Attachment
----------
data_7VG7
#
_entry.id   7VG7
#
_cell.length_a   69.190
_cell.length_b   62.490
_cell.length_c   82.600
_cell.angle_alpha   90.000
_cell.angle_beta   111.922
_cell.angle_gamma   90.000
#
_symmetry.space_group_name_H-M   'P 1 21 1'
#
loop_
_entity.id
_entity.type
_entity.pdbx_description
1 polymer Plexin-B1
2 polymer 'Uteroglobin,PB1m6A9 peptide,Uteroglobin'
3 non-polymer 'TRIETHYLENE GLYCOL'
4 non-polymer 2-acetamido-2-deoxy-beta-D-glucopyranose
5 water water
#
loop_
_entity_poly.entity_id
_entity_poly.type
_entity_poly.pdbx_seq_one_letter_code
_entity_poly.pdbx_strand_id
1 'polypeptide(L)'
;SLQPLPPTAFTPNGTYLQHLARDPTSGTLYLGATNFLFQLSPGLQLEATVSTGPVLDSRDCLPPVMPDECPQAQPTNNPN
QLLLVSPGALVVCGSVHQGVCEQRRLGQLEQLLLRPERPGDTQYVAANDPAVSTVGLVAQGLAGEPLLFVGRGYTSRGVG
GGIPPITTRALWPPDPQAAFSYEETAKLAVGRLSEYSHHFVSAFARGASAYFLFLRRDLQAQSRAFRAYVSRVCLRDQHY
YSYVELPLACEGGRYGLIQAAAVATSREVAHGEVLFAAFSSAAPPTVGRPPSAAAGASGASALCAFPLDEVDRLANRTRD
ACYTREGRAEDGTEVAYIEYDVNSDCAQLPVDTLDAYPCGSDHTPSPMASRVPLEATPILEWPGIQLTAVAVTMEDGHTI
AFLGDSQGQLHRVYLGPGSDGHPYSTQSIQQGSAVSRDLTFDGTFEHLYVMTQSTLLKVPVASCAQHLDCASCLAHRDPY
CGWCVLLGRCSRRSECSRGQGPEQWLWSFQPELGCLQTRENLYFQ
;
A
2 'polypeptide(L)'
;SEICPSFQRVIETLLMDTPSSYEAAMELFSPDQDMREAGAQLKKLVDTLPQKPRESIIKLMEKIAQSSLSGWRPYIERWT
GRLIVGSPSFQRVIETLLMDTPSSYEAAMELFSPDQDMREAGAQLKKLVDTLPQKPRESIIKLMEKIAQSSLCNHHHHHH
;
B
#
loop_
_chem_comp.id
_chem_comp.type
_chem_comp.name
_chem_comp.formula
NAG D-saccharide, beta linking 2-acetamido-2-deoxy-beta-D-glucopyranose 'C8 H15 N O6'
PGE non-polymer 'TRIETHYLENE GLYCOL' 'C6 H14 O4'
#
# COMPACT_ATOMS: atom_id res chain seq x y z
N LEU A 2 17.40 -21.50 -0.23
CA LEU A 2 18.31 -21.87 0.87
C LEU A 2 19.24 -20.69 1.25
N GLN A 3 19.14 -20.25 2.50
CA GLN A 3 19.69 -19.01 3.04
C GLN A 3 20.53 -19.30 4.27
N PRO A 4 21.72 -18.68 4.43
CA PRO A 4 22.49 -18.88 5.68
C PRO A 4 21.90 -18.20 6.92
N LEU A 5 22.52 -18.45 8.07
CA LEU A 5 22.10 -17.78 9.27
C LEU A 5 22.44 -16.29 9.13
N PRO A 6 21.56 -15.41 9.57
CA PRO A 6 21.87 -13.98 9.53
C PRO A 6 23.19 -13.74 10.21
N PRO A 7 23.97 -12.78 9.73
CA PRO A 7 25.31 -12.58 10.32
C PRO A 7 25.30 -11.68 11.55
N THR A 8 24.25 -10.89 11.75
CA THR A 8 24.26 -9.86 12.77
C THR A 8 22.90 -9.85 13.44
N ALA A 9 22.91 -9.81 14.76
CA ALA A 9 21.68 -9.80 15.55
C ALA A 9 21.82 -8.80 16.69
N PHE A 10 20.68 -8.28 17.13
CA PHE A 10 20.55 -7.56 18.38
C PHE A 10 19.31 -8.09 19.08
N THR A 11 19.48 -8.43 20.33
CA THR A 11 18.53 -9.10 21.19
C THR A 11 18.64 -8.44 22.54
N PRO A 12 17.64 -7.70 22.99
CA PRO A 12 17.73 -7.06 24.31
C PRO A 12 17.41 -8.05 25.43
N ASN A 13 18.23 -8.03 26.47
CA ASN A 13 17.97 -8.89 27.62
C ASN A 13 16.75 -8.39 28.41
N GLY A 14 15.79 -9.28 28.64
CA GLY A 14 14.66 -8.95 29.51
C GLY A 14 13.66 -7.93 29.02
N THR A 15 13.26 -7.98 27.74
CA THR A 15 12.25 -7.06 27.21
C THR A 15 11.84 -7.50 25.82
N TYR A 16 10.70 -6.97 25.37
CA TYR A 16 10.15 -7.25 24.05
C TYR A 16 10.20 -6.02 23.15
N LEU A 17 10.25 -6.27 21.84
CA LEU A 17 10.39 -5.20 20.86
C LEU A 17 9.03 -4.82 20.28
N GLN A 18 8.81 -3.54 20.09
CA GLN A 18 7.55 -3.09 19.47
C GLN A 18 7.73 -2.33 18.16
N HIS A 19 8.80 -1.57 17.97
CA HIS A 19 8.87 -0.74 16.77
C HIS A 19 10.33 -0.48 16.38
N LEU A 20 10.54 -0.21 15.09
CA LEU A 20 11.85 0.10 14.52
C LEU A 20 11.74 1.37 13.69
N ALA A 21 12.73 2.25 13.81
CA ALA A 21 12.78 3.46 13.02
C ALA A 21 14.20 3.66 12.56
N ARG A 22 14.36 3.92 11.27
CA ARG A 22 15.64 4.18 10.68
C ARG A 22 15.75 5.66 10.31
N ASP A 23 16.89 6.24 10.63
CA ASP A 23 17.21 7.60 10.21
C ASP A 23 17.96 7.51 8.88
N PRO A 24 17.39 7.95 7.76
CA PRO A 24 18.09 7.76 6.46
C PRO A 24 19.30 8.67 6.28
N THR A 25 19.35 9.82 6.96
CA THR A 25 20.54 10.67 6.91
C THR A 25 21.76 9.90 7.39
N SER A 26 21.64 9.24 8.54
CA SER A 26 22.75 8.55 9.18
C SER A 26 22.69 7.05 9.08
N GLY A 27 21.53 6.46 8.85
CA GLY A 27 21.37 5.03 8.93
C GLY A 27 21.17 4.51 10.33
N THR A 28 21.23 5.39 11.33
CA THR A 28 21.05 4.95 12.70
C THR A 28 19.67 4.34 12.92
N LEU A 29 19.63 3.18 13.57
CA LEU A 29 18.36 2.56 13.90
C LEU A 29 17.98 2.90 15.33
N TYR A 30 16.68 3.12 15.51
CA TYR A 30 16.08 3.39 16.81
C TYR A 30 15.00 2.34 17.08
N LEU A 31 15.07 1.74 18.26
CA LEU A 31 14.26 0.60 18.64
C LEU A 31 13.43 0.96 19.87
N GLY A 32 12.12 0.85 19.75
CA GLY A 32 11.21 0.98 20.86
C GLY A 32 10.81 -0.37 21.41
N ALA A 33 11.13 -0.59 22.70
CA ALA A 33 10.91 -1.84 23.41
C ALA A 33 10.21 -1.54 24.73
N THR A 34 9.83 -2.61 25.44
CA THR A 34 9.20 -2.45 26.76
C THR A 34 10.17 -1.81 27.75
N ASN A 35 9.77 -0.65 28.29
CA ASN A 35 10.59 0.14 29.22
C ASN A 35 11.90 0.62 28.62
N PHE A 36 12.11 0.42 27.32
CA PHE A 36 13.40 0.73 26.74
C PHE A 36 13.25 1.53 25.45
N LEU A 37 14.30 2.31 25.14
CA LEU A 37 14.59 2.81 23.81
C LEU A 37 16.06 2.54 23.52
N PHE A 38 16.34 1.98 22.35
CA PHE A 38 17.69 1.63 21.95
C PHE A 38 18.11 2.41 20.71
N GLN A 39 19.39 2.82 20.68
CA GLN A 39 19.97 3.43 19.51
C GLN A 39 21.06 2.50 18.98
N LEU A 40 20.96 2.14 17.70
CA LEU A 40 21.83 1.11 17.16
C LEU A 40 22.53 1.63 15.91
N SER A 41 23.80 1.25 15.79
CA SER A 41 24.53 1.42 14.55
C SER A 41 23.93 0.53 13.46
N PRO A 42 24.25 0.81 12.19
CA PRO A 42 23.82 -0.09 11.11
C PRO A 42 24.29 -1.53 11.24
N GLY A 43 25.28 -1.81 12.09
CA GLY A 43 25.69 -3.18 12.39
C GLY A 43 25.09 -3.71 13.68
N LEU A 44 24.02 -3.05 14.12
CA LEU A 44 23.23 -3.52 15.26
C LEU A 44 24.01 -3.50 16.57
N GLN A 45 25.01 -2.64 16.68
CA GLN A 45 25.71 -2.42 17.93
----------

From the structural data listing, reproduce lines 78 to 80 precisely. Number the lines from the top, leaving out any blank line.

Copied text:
N PHE A 10 20.68 -8.28 17.13
CA PHE A 10 20.55 -7.56 18.38
C PHE A 10 19.31 -8.09 19.08